How to Create Lookup Function in Google Docs

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If you have ever wanted to share your Excel spreadsheet with a user of another spreadsheet package, you know everything goes fine until you get to a macro or formula that relies on a function that exists in Excel but was not ported to the other package. Frustrating!

In this article we will show how we can use ‘user defined functions’ to create functions that exist in Microsoft Excel but do not exist in another spreadsheet platform, allowing you to share many more spreadsheets without the hassle. We will take example of “Lookup” function of Microsoft Excel to illustrate how it is done.

I am going to use Excel to Google Docs as the example. Essentially the process looks like this:

  1. Share your spreadsheet only to find a function that exists in Excel and not in Google docs.
  2. Write a script in google docs that performs the missing functon.
  3. View the spreadsheet in Google Docs with the new function in place.

Which Excel Functions is Google Docs Missing?

After a bit of research we found a few popular functions that exist in Excel but not in Google’s Spreadsheet software. Here are few examples:

  • CELL() and INFO() – retrieve system information (OS, Platform, Office, Version) and cell properties (color, width, etc)
  • CLEAN() Cleans a string of unprintable characters (specifically chars 0 through 31)
  • CONVERT() Converts between various units (mass, length, force, etc)
  • LOOKUP() Old function that looks up a value. This function exists for backward compatibility. HLOOKUP and VLOOKUP replaced it.

There are many more. Luckily the most used ones were implemented by Google engineers.

Some of the missing functions are related to data types that do not exist in Google Spreadsheet such as complex numbers (for example, the COMPLEX() function).

Some are new functions in Office 2007 such as COUNTIFS(), which are not implemented in Google Docs yet but may be at some point.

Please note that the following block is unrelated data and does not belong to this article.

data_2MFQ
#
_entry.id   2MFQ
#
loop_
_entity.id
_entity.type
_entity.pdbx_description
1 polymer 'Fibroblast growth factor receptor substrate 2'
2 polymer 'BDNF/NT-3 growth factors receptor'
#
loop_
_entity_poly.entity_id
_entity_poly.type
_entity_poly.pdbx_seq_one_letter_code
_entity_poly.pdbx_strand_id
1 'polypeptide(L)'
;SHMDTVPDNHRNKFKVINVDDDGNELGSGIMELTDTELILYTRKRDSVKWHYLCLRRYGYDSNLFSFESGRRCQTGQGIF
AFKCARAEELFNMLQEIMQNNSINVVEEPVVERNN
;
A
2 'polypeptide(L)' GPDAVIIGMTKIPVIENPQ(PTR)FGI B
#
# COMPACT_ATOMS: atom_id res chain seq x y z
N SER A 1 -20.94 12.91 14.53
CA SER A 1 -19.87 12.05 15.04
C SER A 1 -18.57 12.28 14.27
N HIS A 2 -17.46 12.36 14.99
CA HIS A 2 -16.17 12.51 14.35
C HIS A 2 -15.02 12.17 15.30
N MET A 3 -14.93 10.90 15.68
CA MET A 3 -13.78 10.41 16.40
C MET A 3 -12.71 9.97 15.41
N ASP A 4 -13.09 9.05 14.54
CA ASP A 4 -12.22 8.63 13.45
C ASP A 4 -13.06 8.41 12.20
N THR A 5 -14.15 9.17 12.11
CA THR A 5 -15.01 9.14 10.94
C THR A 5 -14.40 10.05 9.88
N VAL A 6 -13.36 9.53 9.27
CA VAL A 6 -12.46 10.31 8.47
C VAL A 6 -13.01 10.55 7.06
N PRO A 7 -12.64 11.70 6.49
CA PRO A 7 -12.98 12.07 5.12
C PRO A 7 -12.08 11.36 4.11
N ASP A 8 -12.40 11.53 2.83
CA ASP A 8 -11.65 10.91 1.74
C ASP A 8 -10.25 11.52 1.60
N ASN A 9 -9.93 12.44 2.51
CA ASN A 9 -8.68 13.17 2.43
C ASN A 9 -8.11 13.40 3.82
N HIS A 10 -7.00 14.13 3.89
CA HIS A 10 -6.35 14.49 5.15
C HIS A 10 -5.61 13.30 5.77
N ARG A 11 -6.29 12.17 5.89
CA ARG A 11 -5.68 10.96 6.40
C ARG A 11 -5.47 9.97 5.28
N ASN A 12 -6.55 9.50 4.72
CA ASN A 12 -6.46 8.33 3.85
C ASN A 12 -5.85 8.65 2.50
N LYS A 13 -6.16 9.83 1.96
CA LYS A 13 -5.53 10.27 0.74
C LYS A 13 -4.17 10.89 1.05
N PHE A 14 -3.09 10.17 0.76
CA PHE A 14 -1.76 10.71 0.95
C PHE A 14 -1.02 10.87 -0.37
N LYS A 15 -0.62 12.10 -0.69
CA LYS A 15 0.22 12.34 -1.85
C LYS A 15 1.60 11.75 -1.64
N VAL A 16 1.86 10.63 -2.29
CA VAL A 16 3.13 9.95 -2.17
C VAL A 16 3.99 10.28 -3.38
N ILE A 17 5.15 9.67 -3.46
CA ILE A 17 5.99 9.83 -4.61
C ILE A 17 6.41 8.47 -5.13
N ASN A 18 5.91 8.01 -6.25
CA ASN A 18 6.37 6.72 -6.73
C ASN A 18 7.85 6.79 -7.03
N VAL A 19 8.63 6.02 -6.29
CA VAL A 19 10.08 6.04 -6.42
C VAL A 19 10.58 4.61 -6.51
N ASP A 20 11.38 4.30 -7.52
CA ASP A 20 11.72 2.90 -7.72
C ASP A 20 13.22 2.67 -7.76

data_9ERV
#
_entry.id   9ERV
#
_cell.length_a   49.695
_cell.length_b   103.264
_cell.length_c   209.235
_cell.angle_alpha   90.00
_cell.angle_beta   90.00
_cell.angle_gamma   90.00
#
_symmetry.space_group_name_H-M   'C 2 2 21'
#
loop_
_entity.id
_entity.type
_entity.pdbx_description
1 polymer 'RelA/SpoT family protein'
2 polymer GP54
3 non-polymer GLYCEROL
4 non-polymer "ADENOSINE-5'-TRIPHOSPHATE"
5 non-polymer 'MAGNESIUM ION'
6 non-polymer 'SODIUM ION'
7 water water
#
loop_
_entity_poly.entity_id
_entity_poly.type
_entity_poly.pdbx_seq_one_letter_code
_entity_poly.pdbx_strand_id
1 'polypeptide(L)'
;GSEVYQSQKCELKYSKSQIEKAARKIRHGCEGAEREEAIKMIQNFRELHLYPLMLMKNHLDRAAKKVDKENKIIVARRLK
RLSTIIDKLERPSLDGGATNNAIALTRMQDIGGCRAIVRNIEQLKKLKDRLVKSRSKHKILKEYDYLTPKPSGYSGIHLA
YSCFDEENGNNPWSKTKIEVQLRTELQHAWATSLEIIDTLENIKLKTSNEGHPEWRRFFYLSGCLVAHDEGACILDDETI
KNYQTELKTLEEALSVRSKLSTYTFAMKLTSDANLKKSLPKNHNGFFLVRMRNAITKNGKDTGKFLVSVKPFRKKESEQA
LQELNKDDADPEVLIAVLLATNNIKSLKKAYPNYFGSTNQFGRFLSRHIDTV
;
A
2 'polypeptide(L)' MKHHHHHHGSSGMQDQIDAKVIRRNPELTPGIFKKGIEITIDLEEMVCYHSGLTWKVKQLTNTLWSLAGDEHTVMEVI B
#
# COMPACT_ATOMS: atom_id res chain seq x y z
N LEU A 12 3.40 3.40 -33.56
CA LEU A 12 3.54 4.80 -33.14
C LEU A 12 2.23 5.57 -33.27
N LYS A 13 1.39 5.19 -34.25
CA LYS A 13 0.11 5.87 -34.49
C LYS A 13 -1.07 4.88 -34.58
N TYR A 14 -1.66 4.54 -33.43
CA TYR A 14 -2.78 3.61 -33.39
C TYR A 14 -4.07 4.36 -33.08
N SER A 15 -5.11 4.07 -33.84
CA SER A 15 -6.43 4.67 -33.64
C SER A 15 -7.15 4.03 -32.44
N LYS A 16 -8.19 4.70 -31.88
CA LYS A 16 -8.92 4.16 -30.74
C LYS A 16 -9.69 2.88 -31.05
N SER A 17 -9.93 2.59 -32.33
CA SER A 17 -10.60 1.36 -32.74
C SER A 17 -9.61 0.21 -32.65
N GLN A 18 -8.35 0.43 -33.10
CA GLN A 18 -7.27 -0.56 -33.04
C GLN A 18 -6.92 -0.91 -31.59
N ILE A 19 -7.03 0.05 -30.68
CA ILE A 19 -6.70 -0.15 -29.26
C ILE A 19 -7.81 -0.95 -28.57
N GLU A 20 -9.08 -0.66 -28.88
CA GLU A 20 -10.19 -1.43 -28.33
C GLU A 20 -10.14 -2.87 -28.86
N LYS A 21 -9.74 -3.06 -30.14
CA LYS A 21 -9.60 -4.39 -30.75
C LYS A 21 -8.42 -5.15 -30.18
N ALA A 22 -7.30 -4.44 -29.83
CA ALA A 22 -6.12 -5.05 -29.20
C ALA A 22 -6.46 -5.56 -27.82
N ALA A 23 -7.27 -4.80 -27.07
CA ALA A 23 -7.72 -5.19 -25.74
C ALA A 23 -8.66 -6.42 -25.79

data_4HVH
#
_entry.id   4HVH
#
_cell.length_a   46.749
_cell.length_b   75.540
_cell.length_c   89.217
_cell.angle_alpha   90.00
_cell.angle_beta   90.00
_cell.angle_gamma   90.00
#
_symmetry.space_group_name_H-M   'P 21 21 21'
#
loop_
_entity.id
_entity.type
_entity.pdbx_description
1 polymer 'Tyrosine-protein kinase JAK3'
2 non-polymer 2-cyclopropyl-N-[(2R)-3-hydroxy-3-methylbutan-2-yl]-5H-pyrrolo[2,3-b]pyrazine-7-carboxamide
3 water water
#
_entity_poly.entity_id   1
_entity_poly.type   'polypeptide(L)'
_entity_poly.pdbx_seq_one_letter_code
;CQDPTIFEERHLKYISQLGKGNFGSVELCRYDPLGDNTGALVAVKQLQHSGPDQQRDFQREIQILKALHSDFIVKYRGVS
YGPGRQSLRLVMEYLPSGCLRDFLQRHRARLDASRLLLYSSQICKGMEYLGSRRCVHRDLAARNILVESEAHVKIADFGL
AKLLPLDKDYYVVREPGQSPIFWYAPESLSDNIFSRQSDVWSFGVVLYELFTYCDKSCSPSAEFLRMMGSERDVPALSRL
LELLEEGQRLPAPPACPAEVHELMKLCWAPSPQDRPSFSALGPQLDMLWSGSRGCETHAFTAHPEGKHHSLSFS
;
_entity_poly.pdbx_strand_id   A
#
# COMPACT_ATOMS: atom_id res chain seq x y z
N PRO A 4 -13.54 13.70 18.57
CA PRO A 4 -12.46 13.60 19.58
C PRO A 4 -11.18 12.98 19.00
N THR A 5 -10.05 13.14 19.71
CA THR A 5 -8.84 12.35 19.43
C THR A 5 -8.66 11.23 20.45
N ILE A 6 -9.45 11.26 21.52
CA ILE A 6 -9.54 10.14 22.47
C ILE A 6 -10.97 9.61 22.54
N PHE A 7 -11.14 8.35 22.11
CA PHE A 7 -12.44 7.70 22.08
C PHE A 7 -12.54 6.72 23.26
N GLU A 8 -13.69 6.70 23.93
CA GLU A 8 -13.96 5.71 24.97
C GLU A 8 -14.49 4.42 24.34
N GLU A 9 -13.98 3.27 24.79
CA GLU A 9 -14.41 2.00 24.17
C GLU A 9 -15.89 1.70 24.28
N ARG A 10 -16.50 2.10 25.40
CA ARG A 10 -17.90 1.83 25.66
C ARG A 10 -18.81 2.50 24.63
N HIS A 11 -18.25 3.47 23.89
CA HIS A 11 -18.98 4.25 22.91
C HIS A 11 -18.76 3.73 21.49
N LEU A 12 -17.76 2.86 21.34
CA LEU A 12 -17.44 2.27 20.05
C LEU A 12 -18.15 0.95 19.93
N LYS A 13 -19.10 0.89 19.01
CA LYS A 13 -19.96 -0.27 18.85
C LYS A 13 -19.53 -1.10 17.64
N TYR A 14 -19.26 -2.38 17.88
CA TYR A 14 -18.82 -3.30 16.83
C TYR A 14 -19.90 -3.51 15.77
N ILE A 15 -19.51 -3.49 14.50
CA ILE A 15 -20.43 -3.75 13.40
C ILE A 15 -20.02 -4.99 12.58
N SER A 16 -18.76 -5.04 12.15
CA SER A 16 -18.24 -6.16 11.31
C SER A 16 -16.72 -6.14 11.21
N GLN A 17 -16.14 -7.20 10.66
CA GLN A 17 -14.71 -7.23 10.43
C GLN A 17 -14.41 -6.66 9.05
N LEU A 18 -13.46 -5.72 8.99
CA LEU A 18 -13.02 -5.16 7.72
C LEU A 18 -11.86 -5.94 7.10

Others are pretty unusual or niche, yet you might have an Excel file that uses them anyway (like CUBEMEMBER() ).

Bottom line, Google folks did a really good job of implementing much of the most popular Excel functionality, but it is not much help knowing your function is rarely used if you really need it!

Our Example: How to Create Lookup Function in Google Docs

Imagine I have this “old” Excel file that uses the function LOOKUP, in order to determine if a certain value appears in a list. If product number 5 appears in the list, then I have a cell that changes to “yes”, otherwise it shows “no”.

The formula assumes that a call to LOOKUP with just two parameters returns the searched value if found, or 1 if not found.

When I load this file into Google Spreadsheet, the formula in cell B8 doesn’t work and instead shows the dreaded #NAME? error, because LOOKUP isn’t supported in Google Docs.

Of course I could adapt the formula in this specific cell to use the VLOOKUP function instead, but what if my sheet uses LOOKUP many times in plenty of different formulas?

I often say the best programmers are “lazy” because we will program our way out of expending unnecessary manual effort! It would certainly be easier to emulate LOOKUP in Google Docs, so everything just works as-is, instead of modifying each and every occurrence.

Also, if I have plenty of other similar documents, I could use the same user-defined LOOKUP function in Docs for all of them.

Sound good? OK, let’s do it!

Creating Your User Defined Function

We start building our function by opening the script editor:

In the script editor, we delete myFunction() and add my simple LOOKUP implementation instead:

function LOOKUP(value, range) {
  for (var i = 0; i < range.length; i++) {
    if (range[i]== value) {
      return value;
  return 1;

Next, save the script under any meaningful name you want.

Now if we go back to the sheet, just like magic … it works!

To save complexity and unnecessary work, only the required functionality of the missing function should actually be implemented. The rest is not necessary and can be added later if you find you need it.


While most of the functions that you rely on day to day can usually be found in competing spreadsheet packages, every so often you try to share a spreadsheet only to find something vital is missing. When that happens you know you now have an opportunity to add in the missing function and keep working!

About the author

Yoav Ezer co-authors the blog Codswallop. He is also the CEO of a company that produces PDF to XLS converter software.

For more Excel tips from Yoav, join him on Facebook or Twitter

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